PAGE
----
• Detection of Morphological Abnormalities in Schizophrenia: An Important Step to Identify Associated Genetic Disorders or Etiologic Subtypes

      Priol, Anne-Clémence; email: ac.priol@ch-guillaumeregnier.fr; Denis, Laure; email: l.denis@ch-guillaumeregnier.fr; Boulanger, Gaella; email: gaella.boulanger@gmail.com; Thépaut, Mathieu; email: mathieu0thepaut@gmail.com; Geoffray, Marie-Maude; email: marie-maude.geoffray@manchester.ac.uk; Tordjman, Sylvie; email: s.tordjman@ch-guillaumeregnier.fr (MDPI, 2021-08-31)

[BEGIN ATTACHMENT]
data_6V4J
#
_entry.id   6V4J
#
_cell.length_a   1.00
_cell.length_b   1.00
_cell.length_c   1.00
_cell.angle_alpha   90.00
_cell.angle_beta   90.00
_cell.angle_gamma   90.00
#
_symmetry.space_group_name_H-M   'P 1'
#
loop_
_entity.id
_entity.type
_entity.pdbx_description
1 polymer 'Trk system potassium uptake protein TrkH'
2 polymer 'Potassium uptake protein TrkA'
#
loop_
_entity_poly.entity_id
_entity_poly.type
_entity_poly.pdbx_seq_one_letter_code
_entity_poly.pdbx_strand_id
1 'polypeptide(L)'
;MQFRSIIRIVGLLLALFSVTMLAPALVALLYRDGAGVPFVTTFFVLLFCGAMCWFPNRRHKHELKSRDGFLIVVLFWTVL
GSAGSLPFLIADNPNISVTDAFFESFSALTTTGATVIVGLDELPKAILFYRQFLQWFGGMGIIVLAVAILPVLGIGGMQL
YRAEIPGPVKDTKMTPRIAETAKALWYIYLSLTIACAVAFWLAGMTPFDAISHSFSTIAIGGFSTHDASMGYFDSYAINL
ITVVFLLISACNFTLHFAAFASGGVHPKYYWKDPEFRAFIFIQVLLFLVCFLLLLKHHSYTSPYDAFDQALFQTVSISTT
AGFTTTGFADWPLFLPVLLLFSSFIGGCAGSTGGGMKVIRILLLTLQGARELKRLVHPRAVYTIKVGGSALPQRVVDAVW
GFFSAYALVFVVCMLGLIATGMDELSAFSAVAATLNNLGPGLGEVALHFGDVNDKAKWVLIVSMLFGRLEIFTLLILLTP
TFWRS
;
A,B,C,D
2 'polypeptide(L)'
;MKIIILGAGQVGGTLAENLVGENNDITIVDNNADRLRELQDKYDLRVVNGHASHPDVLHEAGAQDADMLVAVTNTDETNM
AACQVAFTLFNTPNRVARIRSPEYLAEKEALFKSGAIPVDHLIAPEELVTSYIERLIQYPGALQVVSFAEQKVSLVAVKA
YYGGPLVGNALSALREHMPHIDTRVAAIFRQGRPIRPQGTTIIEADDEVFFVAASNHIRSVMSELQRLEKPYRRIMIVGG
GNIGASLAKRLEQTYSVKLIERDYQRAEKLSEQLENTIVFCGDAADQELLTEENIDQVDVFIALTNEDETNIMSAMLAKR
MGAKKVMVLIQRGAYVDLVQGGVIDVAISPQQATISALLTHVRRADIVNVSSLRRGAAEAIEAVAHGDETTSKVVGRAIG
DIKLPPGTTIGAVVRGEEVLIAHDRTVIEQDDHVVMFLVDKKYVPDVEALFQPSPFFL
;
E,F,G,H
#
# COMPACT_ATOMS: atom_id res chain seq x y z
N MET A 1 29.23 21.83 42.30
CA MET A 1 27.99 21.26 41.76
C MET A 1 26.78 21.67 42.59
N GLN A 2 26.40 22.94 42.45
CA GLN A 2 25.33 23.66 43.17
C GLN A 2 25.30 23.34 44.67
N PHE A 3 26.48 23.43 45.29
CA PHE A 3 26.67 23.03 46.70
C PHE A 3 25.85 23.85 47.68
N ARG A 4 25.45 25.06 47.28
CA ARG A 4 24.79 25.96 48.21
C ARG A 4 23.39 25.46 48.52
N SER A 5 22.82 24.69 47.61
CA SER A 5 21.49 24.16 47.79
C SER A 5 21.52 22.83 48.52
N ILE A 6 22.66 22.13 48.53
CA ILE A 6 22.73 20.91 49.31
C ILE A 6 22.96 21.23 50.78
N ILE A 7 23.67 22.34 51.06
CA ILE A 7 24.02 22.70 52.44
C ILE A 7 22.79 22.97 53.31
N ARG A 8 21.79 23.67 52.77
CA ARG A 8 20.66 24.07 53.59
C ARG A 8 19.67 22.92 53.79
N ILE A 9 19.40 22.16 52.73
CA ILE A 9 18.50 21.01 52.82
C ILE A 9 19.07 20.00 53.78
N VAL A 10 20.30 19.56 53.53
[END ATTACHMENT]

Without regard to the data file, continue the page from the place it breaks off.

Current research suggests that alterations in neurodevelopmental processes, involving gene X environment interactions during key stages of brain development (prenatal period and adolescence), are a major risk for schizophrenia. First, epidemiological studies supporting a genetic contribution to schizophrenia are presented in this article, including family, twin, and adoption studies. Then, an extensive literature review on genetic disorders associated with schizophrenia is reviewed. These epidemiological findings and clinical observations led researchers to conduct studies on genetic associations in schizophrenia, and more specifically on genomics (CNV: copy-number variant, and SNP: single nucleotide polymorphism). The main structural (CNV) and sequence (SNP) variants found in individuals with schizophrenia are reported here. Evidence of genetic contributions to schizophrenia and current knowledge on genetic syndromes associated with this psychiatric disorder highlight the importance of a clinical genetic examination to detect minor physical anomalies in individuals with ultra-high risk of schizophrenia. Several dysmorphic features have been described in schizophrenia, especially in early onset schizophrenia, and can be viewed as neurodevelopmental markers of vulnerability. Early detection of individuals with neurodevelopmental abnormalities is a fundamental issue to develop prevention and diagnostic strategies, therapeutic intervention and follow-up, and to ascertain better the underlying mechanisms involved in the pathophysiology of schizophrenia.